I was absolutely shocked to find out that the little restaurant in our office building throws away all food not sold after mealtime. For example, all food not sold by 9:30AM for breakfast is thrown away. This includes all breakfast sandwiches, sausages, bacon, etc... there is absolutely no reason they could not be sold the next day. Heck, put them on sale for half price as an option for lunch, they would be snapped up, but they won't do it.
We could not do that because of restrictions imposed by the supermarket, we did trial giving it to a charitable organisation, but even local street people can not eat the over production, it would have to be (locals) as the distribution cost would be be inhibitive.
 
  • #21
turbo
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Anything imported will cost more because of the declining dollar. Then factor in cost of energy of production and cost of transportation (higher energy again), and prices are increasing.

I need to be gardening like turbo, then preserving and putting in storage. :biggrin:
Yep! The cost of seed is up a bit, but nothing like the cost of food. Our garden and freezers have paid for themselves not only with the quantity and low cost of our vegetables, but in quality. It is impossible to get real quality vegetables in supermarkets, since the growers are distant and the produce is trucked in. Example: when I'm harvesting green beans to freeze, I'll put trays in the chest freezers and every time I've got a basket of beans, I'll run them up to the house and spread them out on the trays to flash-freeze, then go pick more and repeat. When the beans are frozen, I put them in zip-lock bags. They don't stick together that way, and when we want beans out of season, we just get what we want out of a bag, rinse them and snap them and toss them in a steaming basket to cook. These beans were just minutes off the bush when they were frozen, and they taste almost as good as fresh beans, with great color and texture.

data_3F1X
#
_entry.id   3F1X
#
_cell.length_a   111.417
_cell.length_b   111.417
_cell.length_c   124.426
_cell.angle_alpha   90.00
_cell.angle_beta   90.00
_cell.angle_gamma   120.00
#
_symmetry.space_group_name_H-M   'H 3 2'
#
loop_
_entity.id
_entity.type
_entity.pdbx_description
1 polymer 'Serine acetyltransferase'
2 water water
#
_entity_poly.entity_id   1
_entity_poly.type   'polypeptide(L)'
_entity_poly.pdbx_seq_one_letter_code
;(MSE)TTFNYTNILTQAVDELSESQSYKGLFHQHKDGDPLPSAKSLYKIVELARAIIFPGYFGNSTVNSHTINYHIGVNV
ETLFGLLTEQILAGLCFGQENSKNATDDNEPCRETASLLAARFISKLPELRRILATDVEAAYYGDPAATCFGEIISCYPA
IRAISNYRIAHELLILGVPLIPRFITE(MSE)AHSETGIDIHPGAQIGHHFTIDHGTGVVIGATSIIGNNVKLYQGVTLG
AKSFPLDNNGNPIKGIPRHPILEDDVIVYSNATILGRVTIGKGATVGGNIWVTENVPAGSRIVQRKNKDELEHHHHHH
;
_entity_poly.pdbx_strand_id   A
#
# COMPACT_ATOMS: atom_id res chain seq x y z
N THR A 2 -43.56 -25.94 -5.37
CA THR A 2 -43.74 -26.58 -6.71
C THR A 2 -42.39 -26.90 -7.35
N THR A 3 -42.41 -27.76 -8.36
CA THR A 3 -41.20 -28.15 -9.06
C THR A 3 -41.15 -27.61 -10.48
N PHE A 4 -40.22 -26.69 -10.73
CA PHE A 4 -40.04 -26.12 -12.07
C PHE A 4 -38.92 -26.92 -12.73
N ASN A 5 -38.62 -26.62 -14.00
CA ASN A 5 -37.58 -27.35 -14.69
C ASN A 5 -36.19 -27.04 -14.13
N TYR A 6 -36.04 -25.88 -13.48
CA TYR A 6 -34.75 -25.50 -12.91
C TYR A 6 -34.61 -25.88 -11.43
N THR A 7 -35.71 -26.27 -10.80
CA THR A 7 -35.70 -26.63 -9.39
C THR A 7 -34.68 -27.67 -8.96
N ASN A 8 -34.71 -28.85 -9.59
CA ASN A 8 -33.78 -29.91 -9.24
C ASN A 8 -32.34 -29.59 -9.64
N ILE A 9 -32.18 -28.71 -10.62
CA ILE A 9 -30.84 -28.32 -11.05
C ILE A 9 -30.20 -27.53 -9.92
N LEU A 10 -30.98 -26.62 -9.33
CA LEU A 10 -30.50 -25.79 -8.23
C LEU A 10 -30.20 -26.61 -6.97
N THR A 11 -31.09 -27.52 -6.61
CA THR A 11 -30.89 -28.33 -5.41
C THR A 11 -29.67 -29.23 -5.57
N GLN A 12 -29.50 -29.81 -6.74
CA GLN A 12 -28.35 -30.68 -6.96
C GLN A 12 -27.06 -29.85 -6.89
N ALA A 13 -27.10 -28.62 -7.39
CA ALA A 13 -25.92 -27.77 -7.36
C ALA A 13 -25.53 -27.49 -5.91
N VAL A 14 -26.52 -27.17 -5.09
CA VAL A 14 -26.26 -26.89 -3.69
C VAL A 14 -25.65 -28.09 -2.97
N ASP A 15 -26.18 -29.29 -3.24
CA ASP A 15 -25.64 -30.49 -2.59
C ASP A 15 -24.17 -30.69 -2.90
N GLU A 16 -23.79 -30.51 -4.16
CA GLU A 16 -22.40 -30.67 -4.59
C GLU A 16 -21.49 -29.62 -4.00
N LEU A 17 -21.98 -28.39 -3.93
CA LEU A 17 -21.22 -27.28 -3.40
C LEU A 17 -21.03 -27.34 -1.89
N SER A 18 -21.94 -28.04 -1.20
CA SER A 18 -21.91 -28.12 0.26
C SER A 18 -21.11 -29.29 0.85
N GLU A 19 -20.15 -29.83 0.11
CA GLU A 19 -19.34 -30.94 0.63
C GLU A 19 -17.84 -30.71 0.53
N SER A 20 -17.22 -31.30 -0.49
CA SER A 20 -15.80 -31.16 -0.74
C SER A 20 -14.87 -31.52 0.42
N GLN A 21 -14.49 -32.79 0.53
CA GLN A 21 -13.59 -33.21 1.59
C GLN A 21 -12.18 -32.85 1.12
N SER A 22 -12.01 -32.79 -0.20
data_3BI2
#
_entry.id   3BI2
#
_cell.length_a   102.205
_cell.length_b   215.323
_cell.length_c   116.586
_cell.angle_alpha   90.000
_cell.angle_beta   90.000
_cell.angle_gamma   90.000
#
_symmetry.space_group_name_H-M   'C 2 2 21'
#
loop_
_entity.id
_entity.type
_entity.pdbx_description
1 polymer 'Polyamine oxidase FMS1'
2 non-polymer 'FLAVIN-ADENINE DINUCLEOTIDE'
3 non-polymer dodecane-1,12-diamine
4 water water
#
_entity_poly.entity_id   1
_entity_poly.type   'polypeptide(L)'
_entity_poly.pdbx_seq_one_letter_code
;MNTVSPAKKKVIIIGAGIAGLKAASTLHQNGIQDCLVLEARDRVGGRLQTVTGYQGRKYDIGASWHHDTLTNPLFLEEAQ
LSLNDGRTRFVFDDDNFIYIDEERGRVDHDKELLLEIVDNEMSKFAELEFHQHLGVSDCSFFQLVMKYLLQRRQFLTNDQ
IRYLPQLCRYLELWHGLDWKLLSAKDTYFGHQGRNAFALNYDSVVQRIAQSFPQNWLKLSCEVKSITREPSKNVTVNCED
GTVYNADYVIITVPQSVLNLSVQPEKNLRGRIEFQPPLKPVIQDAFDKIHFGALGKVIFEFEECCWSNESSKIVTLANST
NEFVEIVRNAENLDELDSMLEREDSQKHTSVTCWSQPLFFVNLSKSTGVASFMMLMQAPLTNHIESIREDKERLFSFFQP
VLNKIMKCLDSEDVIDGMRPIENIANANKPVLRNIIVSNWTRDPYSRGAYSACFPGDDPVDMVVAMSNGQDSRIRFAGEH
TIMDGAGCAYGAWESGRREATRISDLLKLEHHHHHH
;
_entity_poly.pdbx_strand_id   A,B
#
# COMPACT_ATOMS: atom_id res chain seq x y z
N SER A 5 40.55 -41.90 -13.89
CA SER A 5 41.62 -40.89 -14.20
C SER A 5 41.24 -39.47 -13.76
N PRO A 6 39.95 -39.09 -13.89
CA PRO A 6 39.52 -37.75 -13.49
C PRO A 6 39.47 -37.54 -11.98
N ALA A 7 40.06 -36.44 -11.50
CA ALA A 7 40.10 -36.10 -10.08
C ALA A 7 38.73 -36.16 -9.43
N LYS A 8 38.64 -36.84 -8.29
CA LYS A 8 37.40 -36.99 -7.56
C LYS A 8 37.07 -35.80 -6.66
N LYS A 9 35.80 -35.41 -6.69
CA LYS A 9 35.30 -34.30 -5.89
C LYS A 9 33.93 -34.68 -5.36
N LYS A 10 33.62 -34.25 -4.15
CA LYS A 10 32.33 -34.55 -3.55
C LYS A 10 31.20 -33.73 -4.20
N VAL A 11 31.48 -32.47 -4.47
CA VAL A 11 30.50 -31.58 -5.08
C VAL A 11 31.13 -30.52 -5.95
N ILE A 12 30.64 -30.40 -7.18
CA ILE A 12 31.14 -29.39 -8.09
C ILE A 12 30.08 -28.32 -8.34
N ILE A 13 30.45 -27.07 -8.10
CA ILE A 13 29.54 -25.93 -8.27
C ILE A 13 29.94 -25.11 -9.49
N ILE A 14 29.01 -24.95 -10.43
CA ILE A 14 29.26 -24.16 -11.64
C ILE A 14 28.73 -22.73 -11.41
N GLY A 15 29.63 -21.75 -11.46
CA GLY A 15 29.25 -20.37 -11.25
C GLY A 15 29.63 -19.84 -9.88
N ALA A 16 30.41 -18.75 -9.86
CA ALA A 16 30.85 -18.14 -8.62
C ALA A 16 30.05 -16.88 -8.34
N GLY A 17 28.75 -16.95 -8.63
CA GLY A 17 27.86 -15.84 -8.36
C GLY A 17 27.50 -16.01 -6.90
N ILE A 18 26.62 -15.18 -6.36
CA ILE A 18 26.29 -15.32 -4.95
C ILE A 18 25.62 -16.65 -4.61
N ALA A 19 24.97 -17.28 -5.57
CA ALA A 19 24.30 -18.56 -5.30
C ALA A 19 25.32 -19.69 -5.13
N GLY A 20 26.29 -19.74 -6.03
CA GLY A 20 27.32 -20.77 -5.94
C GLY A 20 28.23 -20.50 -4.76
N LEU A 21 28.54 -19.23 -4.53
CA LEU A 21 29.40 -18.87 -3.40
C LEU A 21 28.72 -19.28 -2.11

Regarding the tricks with serving size and price, this is especially prevalent in the vending-machine business. Where I used to work, the vendor seemed to be able to get peanuts packed in almost any increment he wanted - the net weight would drop about 2/10 of an ounce every few weeks while the price remained the same, then the net weight would go up a bit (along with a price increase of 5-10 cents) only to start going down incrementally once more.
 
  • #22
Moonbear
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That's terrible. There is so much waste in the food industry.

I was absolutely shocked to find out that the little restaurant in our office building throws away all food not sold after mealtime. For example, all food not sold by 9:30AM for breakfast is thrown away. This includes all breakfast sandwiches, sausages, bacon, etc... there is absolutely no reason they could not be sold the next day. Heck, put them on sale for half price as an option for lunch, they would be snapped up, but they won't do it.
That's always the case with restaurants. They aren't allowed to sell it day-old. What doesn't make sense to me is that they will just stop serving it by some arbitrary time of the morning or afternoon and throw it out then. Not keeping it until the next day, I can understand, but why throw it all out at 9:30 when they could just discount it and serve it as long as people are willing to buy it...there have been times when I would have liked to get breakfast food at 10:30 or 11:00 AM because I was on a weird schedule, but it's all tossed out by then. On the other hand, I used to get very generous lunch servings when I'd go to the cafeteria just before closing time...since they were going to throw it out anyway, they'd just pile on the food...I'd keep half for dinner. :biggrin: If they're regularly throwing a lot away, though, then they have a problem with making good decisions on how much to prepare.
 
  • #23
turbo
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At the headquarters of a company I once worked for, the cafeteria served up corned beef hash with eggs, potatoes, creamed chipped beef on toast, etc every morning. The place (especially the top brass) was heavily staffed with ex-Navy personnel, many recruited directly out of nuclear sub service, and they liked their hearty Navy-style breakfasts. That was a GREAT cafeteria.